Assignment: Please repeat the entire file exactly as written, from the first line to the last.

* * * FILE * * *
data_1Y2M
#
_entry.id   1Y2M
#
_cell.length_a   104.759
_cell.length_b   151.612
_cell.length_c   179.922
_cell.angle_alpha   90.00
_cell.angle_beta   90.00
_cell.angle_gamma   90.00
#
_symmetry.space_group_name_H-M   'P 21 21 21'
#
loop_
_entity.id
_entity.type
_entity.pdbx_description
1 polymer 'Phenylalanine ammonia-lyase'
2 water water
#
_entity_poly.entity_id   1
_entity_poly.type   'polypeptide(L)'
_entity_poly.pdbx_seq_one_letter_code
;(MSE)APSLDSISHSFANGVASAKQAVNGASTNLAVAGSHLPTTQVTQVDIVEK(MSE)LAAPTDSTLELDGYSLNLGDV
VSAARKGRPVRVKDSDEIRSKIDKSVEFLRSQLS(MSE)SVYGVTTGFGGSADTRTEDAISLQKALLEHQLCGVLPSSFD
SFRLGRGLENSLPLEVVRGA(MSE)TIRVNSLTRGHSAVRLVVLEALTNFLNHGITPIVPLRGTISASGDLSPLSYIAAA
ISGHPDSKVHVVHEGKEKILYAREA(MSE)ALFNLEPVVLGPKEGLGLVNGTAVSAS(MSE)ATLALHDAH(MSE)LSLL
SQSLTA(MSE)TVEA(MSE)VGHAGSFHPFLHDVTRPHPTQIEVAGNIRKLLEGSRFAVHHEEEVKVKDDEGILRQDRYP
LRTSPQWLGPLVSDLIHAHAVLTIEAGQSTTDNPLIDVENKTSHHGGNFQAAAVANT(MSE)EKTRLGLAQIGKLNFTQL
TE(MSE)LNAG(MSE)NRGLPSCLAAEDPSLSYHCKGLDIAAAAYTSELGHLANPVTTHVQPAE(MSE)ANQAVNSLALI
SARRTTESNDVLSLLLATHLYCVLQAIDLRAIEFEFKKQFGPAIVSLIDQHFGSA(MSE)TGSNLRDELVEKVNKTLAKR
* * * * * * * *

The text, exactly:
data_1Y2M
#
_entry.id   1Y2M
#
_cell.length_a   104.759
_cell.length_b   151.612
_cell.length_c   179.922
_cell.angle_alpha   90.00
_cell.angle_beta   90.00
_cell.angle_gamma   90.00
#
_symmetry.space_group_name_H-M   'P 21 21 21'
#
loop_
_entity.id
_entity.type
_entity.pdbx_description
1 polymer 'Phenylalanine ammonia-lyase'
2 water water
#
_entity_poly.entity_id   1
_entity_poly.type   'polypeptide(L)'
_entity_poly.pdbx_seq_one_letter_code
;(MSE)APSLDSISHSFANGVASAKQAVNGASTNLAVAGSHLPTTQVTQVDIVEK(MSE)LAAPTDSTLELDGYSLNLGDV
VSAARKGRPVRVKDSDEIRSKIDKSVEFLRSQLS(MSE)SVYGVTTGFGGSADTRTEDAISLQKALLEHQLCGVLPSSFD
SFRLGRGLENSLPLEVVRGA(MSE)TIRVNSLTRGHSAVRLVVLEALTNFLNHGITPIVPLRGTISASGDLSPLSYIAAA
ISGHPDSKVHVVHEGKEKILYAREA(MSE)ALFNLEPVVLGPKEGLGLVNGTAVSAS(MSE)ATLALHDAH(MSE)LSLL
SQSLTA(MSE)TVEA(MSE)VGHAGSFHPFLHDVTRPHPTQIEVAGNIRKLLEGSRFAVHHEEEVKVKDDEGILRQDRYP
LRTSPQWLGPLVSDLIHAHAVLTIEAGQSTTDNPLIDVENKTSHHGGNFQAAAVANT(MSE)EKTRLGLAQIGKLNFTQL
TE(MSE)LNAG(MSE)NRGLPSCLAAEDPSLSYHCKGLDIAAAAYTSELGHLANPVTTHVQPAE(MSE)ANQAVNSLALI
SARRTTESNDVLSLLLATHLYCVLQAIDLRAIEFEFKKQFGPAIVSLIDQHFGSA(MSE)TGSNLRDELVEKVNKTLAKR